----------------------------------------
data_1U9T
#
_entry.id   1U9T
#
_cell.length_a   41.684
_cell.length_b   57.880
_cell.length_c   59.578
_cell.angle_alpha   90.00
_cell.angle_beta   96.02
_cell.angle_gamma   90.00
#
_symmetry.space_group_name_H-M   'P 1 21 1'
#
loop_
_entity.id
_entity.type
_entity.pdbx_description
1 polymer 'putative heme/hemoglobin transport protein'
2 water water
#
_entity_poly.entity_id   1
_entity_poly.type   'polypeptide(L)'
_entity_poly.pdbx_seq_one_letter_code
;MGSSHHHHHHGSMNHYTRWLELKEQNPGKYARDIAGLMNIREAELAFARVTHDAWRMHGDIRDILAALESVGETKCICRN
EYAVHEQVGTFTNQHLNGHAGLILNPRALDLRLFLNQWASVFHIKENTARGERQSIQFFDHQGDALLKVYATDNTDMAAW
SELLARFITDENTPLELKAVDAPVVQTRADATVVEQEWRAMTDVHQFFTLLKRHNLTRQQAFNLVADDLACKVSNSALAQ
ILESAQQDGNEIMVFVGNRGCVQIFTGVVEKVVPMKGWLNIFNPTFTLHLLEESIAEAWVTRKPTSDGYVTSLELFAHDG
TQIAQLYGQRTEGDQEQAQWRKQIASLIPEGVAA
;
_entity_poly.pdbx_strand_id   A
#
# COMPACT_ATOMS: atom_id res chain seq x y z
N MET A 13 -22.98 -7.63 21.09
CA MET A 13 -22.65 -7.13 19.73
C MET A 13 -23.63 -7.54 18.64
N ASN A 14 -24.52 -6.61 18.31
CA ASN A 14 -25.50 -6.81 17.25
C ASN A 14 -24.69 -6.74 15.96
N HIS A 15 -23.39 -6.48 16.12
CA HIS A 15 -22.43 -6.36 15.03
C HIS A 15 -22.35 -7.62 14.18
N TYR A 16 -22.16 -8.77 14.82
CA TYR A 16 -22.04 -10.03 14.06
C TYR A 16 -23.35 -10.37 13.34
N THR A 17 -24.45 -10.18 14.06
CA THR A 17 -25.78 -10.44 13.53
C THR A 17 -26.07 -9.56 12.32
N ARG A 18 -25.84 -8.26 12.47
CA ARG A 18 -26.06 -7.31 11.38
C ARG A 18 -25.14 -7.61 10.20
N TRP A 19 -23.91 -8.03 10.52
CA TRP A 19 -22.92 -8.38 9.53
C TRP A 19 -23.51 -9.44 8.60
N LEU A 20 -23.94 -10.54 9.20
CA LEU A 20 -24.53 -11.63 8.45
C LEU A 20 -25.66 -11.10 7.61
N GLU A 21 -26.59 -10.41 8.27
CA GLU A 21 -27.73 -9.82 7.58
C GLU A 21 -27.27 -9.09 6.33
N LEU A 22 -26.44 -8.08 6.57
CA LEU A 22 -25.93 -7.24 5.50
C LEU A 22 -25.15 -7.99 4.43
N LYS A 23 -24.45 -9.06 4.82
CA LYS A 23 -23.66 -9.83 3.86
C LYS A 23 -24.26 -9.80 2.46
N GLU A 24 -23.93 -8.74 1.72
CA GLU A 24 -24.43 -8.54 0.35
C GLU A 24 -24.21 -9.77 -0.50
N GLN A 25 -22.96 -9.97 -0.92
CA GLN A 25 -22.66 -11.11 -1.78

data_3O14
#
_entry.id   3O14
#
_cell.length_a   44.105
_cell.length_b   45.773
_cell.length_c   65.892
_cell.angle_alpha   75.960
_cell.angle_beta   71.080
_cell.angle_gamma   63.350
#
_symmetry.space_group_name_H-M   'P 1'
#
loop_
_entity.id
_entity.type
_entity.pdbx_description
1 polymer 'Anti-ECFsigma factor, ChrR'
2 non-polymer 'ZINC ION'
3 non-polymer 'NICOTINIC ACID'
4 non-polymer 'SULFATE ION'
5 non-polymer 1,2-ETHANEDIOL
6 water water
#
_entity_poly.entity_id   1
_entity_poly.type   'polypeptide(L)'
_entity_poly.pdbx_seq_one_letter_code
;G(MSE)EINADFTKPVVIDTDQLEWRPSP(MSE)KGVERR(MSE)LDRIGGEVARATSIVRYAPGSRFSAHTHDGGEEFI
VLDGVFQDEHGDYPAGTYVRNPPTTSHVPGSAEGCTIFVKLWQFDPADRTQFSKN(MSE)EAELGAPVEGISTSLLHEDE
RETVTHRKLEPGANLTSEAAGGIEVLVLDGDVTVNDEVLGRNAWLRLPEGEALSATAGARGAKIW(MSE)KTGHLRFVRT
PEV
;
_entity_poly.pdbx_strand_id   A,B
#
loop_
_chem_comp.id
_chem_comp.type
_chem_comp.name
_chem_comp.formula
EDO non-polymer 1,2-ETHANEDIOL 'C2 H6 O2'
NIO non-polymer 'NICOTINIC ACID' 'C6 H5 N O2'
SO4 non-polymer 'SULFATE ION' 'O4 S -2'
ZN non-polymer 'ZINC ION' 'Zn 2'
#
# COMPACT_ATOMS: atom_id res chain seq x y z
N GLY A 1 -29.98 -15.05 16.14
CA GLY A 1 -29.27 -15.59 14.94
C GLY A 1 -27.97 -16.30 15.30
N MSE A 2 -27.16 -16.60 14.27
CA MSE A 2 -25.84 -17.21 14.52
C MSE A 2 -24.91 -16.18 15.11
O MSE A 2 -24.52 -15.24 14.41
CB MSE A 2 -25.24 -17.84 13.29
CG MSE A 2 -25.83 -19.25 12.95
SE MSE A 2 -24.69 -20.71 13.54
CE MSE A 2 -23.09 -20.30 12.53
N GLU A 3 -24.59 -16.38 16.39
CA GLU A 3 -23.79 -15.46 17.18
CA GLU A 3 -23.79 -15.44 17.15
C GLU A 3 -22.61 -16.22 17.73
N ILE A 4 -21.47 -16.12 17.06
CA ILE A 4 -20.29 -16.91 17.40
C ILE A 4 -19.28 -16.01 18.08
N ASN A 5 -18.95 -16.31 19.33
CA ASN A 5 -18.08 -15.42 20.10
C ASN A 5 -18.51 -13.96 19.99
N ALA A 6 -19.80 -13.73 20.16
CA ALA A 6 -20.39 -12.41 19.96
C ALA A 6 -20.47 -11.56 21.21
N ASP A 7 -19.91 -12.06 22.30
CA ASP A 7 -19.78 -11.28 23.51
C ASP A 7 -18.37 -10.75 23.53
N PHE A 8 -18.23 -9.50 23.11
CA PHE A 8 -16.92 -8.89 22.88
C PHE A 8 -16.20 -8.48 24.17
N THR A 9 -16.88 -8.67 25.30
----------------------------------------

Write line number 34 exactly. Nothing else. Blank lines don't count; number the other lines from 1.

CA MET A 13 -22.65 -7.13 19.73